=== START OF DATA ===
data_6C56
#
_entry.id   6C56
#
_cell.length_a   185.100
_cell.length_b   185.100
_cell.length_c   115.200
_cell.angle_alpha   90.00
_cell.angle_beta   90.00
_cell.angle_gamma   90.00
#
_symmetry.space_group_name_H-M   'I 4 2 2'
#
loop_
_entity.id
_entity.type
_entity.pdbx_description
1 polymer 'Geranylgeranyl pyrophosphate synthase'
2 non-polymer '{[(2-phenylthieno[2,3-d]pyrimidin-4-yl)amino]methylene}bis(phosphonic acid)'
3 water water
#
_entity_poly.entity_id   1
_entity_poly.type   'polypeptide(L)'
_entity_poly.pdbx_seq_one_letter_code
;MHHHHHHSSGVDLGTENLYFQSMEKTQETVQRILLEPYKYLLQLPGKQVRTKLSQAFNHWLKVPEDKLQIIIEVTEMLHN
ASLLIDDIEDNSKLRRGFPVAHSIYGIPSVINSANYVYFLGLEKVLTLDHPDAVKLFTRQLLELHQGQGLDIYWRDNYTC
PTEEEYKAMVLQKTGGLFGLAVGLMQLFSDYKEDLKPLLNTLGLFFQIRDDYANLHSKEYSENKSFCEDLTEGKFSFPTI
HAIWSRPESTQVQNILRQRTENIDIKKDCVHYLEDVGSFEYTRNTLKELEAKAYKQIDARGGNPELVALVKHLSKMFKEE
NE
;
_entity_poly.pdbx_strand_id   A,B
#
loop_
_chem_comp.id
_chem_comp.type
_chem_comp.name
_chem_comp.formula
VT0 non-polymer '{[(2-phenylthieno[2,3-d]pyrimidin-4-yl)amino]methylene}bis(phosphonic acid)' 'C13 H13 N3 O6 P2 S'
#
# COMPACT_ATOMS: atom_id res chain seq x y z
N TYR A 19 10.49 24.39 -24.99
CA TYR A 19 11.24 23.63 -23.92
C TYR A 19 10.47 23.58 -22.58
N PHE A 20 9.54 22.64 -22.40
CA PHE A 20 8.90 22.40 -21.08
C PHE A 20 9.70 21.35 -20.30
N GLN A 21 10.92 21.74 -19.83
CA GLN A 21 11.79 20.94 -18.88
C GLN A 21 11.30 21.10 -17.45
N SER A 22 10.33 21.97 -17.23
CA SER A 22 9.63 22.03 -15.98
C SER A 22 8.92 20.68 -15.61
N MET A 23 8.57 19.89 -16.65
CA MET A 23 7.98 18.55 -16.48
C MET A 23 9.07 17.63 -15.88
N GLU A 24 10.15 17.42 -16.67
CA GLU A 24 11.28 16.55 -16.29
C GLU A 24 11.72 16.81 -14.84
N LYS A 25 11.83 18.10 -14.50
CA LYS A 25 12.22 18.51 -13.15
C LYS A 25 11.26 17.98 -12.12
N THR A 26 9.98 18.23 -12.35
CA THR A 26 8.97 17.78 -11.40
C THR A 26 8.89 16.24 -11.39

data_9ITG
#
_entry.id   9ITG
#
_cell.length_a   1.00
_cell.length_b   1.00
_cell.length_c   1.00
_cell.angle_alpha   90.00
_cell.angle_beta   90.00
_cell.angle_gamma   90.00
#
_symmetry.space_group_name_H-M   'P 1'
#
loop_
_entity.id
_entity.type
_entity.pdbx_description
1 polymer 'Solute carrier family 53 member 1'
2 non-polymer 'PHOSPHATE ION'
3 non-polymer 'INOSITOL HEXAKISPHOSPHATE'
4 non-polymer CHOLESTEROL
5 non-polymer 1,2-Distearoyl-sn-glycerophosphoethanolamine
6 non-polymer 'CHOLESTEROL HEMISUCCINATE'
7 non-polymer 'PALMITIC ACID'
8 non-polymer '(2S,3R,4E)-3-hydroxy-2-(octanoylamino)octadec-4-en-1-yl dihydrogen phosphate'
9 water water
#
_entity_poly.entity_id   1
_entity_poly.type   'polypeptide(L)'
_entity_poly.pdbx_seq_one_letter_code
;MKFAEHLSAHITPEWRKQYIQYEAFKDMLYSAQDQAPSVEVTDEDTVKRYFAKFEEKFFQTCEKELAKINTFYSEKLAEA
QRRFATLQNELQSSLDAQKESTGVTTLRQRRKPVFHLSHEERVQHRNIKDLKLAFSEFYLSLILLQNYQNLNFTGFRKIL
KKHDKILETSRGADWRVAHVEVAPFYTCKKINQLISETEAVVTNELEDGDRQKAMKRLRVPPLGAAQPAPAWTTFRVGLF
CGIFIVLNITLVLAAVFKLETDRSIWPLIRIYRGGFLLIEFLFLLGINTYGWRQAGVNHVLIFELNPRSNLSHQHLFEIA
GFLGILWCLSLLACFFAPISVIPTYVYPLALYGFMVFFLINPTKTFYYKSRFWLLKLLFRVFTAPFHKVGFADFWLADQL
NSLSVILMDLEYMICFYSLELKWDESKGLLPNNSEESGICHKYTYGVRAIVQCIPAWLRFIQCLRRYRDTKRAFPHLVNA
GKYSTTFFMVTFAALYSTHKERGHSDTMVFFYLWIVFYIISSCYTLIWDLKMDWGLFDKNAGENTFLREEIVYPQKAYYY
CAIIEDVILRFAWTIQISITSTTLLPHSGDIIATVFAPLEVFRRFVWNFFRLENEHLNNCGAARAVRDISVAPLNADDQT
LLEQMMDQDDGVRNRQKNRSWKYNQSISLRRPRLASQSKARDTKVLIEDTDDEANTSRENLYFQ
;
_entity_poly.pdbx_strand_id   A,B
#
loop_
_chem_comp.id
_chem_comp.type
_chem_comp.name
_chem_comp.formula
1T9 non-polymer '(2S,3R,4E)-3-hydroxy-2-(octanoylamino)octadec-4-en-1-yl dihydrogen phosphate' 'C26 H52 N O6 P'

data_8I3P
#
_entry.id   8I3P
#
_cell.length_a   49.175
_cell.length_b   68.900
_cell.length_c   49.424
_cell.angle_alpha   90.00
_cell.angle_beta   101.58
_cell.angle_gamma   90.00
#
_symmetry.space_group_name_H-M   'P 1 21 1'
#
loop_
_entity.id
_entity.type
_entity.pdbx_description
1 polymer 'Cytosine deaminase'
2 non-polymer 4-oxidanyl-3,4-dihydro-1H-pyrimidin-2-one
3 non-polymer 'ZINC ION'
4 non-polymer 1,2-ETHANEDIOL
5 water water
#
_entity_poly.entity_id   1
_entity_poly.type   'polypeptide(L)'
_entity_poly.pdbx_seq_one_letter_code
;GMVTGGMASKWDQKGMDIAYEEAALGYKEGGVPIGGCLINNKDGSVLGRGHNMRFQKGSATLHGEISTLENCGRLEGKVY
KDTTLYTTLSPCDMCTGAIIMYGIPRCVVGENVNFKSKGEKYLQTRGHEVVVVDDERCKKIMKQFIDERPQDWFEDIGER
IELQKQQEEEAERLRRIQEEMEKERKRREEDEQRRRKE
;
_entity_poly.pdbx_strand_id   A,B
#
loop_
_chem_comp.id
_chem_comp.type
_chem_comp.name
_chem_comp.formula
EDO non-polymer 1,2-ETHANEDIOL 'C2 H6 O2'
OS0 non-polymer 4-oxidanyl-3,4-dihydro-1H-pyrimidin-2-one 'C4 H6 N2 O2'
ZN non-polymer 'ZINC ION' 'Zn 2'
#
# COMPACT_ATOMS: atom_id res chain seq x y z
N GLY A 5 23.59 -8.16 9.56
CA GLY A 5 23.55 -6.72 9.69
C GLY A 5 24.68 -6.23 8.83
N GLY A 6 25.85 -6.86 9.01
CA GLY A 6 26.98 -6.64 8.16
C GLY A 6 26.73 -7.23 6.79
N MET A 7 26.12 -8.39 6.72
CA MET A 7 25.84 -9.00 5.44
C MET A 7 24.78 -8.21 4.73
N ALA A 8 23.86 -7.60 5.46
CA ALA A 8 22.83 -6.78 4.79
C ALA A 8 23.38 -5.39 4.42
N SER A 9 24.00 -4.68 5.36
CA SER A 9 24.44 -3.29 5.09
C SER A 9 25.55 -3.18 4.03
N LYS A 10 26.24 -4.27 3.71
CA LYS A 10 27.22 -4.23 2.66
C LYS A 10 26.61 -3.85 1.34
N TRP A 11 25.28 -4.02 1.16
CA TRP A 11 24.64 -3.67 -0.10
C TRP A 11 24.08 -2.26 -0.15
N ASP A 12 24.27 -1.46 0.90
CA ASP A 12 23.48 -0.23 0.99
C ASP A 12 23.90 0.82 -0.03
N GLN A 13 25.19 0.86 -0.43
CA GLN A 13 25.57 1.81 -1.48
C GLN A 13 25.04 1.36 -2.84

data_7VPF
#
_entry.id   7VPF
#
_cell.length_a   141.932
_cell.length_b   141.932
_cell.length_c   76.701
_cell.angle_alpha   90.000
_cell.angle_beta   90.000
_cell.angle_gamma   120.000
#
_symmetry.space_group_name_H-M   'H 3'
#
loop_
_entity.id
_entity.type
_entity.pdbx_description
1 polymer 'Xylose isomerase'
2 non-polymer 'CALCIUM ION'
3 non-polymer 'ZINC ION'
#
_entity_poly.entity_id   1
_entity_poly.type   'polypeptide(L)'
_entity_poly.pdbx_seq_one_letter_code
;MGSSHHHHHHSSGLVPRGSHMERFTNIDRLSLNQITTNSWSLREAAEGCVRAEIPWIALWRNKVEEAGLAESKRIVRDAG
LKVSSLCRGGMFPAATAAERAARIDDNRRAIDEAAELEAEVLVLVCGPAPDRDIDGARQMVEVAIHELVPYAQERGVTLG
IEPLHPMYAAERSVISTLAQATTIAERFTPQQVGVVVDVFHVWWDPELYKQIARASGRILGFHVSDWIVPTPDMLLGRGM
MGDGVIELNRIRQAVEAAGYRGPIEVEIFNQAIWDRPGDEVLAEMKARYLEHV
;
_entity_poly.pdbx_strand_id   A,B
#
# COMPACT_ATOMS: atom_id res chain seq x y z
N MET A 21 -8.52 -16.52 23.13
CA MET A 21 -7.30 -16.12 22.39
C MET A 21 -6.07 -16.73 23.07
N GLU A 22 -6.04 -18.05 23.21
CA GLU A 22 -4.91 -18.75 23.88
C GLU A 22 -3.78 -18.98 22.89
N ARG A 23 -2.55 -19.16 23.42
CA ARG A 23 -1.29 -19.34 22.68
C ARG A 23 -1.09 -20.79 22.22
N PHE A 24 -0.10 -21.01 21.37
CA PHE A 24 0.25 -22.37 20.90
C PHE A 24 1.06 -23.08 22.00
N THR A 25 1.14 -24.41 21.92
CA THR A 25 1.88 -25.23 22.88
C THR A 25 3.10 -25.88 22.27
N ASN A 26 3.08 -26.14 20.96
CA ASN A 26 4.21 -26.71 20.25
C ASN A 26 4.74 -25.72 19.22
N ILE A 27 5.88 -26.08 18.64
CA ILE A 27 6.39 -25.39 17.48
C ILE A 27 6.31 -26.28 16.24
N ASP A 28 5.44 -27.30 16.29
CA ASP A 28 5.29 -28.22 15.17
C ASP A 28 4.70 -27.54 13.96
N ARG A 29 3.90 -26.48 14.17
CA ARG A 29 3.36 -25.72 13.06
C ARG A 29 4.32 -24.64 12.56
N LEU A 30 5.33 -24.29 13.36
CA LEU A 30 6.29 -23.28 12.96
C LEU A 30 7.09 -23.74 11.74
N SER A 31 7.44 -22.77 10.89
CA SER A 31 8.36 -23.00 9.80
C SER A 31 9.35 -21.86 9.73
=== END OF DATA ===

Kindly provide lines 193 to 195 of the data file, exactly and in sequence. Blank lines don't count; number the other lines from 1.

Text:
_symmetry.space_group_name_H-M   'H 3'
#
loop_